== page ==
Keeping yourself safer sexually
Condoms should be applied before there is any skin to skin contact between the penis and the mouth, vaginal area or anus. Although condoms are not 100% reliable they greatly reduce the transmission of most sexually transmitted infections(STI).
Most condom failures arise because of incorrect use rather than a fault with the condom.
It is always wise to anticipate the possibility of meeting a new partner by carrying condoms with you.
Make sure the condom hasn’t expired or been damaged before use.
Remember a partner's personal appearance or state of hygiene is no indicator of their chance of carrying a sexually transmitted infection.
Oral sex confined to licking the penis, vaginal area and anus is safer than sex involving penile penetration of the mouth, vagina or anus. However there is still a risk of infection by herpes simplex virus which can cause oral (coldsores) and genital ulcers, and Syphilis.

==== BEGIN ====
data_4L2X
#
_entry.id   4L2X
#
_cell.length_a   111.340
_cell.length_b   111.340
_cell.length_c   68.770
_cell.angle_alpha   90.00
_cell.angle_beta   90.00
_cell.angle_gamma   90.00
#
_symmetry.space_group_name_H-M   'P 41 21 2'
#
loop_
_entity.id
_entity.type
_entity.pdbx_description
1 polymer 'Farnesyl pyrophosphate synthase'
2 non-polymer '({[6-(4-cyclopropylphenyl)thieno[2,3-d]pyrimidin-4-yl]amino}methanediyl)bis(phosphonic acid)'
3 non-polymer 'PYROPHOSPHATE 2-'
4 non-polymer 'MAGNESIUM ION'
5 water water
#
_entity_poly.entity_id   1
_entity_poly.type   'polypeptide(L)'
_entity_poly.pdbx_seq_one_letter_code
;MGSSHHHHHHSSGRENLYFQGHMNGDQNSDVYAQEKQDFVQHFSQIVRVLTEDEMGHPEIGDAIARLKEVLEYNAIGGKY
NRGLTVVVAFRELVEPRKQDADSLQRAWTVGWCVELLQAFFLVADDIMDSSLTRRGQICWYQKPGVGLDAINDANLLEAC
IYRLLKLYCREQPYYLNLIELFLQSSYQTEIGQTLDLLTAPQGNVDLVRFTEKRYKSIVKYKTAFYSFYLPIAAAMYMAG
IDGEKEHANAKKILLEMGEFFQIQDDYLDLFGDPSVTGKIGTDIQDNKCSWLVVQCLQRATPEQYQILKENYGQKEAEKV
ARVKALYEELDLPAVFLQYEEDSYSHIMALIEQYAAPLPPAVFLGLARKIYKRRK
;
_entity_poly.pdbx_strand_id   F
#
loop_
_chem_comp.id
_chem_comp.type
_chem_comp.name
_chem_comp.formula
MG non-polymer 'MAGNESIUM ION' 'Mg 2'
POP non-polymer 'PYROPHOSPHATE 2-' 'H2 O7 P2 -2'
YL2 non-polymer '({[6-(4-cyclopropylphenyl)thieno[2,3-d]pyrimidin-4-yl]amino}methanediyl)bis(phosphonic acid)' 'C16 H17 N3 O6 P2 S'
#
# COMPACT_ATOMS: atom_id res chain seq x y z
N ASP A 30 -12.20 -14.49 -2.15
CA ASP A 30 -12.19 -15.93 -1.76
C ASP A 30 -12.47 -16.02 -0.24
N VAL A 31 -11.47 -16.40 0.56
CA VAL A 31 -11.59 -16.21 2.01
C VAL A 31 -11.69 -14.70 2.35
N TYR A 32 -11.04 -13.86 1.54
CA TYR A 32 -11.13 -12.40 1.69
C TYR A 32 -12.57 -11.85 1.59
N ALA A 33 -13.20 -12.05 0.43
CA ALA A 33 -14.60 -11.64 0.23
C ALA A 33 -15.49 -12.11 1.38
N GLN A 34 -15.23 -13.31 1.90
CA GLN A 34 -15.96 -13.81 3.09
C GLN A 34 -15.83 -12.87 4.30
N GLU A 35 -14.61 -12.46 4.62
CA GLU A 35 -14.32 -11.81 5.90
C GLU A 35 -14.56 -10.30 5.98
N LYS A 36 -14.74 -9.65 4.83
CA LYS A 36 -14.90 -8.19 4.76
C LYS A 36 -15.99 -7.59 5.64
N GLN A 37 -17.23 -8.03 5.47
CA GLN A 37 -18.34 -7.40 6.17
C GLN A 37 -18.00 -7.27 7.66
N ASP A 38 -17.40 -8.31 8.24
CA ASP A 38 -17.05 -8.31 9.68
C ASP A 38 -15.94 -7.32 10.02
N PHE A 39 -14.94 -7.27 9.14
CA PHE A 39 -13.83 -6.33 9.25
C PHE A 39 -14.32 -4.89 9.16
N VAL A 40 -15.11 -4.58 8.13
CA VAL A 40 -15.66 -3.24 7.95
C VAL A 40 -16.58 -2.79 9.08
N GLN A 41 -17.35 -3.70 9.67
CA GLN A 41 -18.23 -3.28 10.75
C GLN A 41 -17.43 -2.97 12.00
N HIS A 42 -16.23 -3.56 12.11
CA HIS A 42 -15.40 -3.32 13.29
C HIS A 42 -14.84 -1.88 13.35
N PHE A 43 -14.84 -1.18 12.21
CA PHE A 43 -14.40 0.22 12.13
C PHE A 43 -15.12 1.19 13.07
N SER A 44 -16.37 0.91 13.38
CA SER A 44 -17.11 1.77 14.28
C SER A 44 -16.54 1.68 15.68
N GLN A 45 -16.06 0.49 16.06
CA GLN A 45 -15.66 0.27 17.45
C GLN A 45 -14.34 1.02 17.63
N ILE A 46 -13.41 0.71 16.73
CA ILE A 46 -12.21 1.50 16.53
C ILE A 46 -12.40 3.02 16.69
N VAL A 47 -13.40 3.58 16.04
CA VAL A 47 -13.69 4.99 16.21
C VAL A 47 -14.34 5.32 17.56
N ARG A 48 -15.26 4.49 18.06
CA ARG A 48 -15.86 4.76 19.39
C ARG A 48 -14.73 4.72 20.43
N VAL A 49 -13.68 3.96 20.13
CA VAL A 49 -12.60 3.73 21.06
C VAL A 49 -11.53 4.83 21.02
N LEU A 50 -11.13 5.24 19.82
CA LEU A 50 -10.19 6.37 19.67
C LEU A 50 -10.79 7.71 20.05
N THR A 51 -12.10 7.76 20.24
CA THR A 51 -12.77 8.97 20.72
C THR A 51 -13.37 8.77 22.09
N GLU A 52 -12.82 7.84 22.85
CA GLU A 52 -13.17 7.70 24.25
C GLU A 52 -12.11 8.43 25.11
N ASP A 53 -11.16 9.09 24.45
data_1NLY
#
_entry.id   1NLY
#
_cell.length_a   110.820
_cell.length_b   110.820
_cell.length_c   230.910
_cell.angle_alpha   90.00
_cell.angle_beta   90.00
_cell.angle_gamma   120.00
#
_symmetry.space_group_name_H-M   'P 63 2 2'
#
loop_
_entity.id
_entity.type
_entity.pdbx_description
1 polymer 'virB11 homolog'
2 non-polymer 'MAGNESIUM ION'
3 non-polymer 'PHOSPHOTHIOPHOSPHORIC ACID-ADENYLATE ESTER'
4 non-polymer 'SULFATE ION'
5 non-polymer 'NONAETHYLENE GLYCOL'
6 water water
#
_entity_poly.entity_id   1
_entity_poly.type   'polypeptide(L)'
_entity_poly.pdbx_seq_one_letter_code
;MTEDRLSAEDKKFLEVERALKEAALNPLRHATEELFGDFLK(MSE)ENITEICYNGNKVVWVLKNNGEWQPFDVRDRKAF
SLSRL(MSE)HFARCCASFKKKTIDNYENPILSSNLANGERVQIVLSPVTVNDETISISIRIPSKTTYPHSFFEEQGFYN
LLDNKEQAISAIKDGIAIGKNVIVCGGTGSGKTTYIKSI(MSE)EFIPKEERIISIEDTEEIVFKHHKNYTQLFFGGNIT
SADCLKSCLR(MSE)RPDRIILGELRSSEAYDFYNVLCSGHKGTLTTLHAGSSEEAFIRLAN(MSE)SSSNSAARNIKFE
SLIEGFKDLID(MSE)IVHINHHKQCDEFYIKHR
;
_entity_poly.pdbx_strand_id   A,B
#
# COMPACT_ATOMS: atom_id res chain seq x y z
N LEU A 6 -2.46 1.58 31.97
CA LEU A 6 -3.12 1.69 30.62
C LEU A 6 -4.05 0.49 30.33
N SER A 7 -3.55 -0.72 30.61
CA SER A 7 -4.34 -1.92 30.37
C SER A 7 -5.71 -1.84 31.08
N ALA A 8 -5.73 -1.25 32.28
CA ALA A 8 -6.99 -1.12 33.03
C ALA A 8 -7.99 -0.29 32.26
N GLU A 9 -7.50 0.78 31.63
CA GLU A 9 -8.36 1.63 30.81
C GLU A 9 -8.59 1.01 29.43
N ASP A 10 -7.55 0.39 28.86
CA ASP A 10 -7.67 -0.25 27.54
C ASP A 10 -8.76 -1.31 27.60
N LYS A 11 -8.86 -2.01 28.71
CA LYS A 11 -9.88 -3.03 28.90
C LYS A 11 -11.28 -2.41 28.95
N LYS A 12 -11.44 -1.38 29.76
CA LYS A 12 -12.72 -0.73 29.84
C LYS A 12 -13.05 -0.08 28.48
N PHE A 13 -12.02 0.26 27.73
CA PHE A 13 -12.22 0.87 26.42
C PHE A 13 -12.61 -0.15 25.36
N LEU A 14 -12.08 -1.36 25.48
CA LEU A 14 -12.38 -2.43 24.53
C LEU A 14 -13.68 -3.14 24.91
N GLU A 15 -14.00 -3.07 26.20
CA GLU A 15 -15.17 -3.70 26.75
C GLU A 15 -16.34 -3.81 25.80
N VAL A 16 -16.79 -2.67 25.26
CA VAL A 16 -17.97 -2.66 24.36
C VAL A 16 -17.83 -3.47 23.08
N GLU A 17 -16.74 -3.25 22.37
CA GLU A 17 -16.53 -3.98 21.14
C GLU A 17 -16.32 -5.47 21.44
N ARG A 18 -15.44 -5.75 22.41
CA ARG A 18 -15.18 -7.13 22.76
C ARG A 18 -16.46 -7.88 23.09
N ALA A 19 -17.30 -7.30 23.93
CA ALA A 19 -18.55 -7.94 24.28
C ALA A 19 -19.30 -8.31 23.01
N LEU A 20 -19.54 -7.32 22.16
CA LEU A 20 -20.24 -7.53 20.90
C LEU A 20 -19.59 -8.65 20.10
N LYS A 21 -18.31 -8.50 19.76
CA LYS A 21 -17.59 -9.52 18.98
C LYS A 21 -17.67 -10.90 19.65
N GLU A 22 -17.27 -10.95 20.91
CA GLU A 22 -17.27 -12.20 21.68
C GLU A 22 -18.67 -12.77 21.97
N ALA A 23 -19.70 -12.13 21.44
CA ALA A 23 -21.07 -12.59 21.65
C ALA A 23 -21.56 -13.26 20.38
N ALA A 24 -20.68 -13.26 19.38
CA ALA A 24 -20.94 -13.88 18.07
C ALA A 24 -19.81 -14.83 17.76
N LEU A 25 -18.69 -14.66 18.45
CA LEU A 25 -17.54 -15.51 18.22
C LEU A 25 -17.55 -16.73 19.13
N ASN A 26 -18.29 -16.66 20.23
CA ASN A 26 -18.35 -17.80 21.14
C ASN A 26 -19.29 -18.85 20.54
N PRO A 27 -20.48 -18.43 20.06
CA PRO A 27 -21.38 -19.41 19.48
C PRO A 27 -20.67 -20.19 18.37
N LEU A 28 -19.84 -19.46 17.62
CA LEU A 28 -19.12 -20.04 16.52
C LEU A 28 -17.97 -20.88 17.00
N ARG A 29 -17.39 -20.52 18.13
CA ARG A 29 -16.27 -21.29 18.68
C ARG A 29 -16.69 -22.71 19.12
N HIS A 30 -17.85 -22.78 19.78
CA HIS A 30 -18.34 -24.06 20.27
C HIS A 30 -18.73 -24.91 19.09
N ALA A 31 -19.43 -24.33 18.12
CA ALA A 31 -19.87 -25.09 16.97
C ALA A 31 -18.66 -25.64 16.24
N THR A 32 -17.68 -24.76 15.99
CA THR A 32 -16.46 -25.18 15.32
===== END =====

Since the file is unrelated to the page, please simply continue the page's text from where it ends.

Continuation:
It is also possible to contract Gonorrhoea and Chlamydia in the throat. Hepatitis A can be contracted from oral – rectal contact.
Signs or symptoms
If you develop signs or symptoms suggestive of a STI, seek medical attention and do not have any sexual contact until advised by your Health professional
If you think you may have been at risk of an STI, attend for a Sexual Health Check. Remember many sexually transmitted infections can be carried for a long period of time without showing any symptoms or signs. All sexually transmitted infections can be treated, and most cured. Screening will not only protect you but also current and future partners.